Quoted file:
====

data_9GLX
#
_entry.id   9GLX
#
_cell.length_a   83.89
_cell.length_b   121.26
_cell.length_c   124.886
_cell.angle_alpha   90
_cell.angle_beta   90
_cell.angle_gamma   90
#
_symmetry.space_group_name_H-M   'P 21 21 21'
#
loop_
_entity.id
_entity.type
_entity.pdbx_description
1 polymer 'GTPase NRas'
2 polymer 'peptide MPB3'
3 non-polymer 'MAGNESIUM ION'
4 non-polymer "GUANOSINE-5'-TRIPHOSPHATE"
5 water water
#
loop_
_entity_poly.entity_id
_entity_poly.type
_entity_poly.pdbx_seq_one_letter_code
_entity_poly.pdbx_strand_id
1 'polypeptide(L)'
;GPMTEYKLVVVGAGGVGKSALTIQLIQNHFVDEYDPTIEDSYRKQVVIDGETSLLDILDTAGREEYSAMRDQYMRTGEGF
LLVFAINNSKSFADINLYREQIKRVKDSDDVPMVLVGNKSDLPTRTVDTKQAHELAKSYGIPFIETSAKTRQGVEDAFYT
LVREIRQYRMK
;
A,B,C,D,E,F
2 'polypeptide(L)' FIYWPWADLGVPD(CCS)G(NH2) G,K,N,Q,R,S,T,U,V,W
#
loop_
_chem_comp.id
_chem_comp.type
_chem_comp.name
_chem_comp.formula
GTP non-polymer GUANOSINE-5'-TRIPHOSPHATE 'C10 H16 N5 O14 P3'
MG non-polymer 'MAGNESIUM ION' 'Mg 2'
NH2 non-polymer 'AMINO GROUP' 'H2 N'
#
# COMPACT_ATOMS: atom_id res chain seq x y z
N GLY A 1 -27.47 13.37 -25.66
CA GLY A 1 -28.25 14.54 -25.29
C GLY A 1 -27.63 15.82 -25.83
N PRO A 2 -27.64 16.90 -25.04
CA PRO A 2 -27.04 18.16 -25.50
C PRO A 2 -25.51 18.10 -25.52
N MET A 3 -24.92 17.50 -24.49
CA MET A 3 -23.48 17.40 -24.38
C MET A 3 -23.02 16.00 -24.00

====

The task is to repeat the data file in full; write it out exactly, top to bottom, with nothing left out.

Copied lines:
data_9GLX
#
_entry.id   9GLX
#
_cell.length_a   83.89
_cell.length_b   121.26
_cell.length_c   124.886
_cell.angle_alpha   90
_cell.angle_beta   90
_cell.angle_gamma   90
#
_symmetry.space_group_name_H-M   'P 21 21 21'
#
loop_
_entity.id
_entity.type
_entity.pdbx_description
1 polymer 'GTPase NRas'
2 polymer 'peptide MPB3'
3 non-polymer 'MAGNESIUM ION'
4 non-polymer "GUANOSINE-5'-TRIPHOSPHATE"
5 water water
#
loop_
_entity_poly.entity_id
_entity_poly.type
_entity_poly.pdbx_seq_one_letter_code
_entity_poly.pdbx_strand_id
1 'polypeptide(L)'
;GPMTEYKLVVVGAGGVGKSALTIQLIQNHFVDEYDPTIEDSYRKQVVIDGETSLLDILDTAGREEYSAMRDQYMRTGEGF
LLVFAINNSKSFADINLYREQIKRVKDSDDVPMVLVGNKSDLPTRTVDTKQAHELAKSYGIPFIETSAKTRQGVEDAFYT
LVREIRQYRMK
;
A,B,C,D,E,F
2 'polypeptide(L)' FIYWPWADLGVPD(CCS)G(NH2) G,K,N,Q,R,S,T,U,V,W
#
loop_
_chem_comp.id
_chem_comp.type
_chem_comp.name
_chem_comp.formula
GTP non-polymer GUANOSINE-5'-TRIPHOSPHATE 'C10 H16 N5 O14 P3'
MG non-polymer 'MAGNESIUM ION' 'Mg 2'
NH2 non-polymer 'AMINO GROUP' 'H2 N'
#
# COMPACT_ATOMS: atom_id res chain seq x y z
N GLY A 1 -27.47 13.37 -25.66
CA GLY A 1 -28.25 14.54 -25.29
C GLY A 1 -27.63 15.82 -25.83
N PRO A 2 -27.64 16.90 -25.04
CA PRO A 2 -27.04 18.16 -25.50
C PRO A 2 -25.51 18.10 -25.52
N MET A 3 -24.92 17.50 -24.49
CA MET A 3 -23.48 17.40 -24.38
C MET A 3 -23.02 16.00 -24.00